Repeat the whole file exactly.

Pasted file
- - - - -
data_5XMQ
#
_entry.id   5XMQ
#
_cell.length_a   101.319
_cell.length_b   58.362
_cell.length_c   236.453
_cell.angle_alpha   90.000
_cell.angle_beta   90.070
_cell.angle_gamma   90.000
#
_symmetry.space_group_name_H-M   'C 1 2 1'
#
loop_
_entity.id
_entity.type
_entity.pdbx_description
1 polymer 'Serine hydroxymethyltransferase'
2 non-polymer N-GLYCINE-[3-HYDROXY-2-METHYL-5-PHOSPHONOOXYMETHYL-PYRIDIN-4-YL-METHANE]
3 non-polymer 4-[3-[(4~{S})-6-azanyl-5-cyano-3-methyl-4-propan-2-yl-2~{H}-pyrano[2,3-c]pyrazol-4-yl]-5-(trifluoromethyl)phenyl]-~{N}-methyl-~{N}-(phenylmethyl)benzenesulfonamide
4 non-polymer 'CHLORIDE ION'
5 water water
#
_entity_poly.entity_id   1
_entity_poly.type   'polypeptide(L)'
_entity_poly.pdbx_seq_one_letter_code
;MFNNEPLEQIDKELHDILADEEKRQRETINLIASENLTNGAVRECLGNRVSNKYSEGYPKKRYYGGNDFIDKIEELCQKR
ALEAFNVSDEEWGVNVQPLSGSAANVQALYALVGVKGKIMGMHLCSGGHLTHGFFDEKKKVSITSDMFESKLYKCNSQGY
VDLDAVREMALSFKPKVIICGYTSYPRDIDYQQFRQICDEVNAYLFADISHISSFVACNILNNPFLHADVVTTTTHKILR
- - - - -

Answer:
data_5XMQ
#
_entry.id   5XMQ
#
_cell.length_a   101.319
_cell.length_b   58.362
_cell.length_c   236.453
_cell.angle_alpha   90.000
_cell.angle_beta   90.070
_cell.angle_gamma   90.000
#
_symmetry.space_group_name_H-M   'C 1 2 1'
#
loop_
_entity.id
_entity.type
_entity.pdbx_description
1 polymer 'Serine hydroxymethyltransferase'
2 non-polymer N-GLYCINE-[3-HYDROXY-2-METHYL-5-PHOSPHONOOXYMETHYL-PYRIDIN-4-YL-METHANE]
3 non-polymer 4-[3-[(4~{S})-6-azanyl-5-cyano-3-methyl-4-propan-2-yl-2~{H}-pyrano[2,3-c]pyrazol-4-yl]-5-(trifluoromethyl)phenyl]-~{N}-methyl-~{N}-(phenylmethyl)benzenesulfonamide
4 non-polymer 'CHLORIDE ION'
5 water water
#
_entity_poly.entity_id   1
_entity_poly.type   'polypeptide(L)'
_entity_poly.pdbx_seq_one_letter_code
;MFNNEPLEQIDKELHDILADEEKRQRETINLIASENLTNGAVRECLGNRVSNKYSEGYPKKRYYGGNDFIDKIEELCQKR
ALEAFNVSDEEWGVNVQPLSGSAANVQALYALVGVKGKIMGMHLCSGGHLTHGFFDEKKKVSITSDMFESKLYKCNSQGY
VDLDAVREMALSFKPKVIICGYTSYPRDIDYQQFRQICDEVNAYLFADISHISSFVACNILNNPFLHADVVTTTTHKILR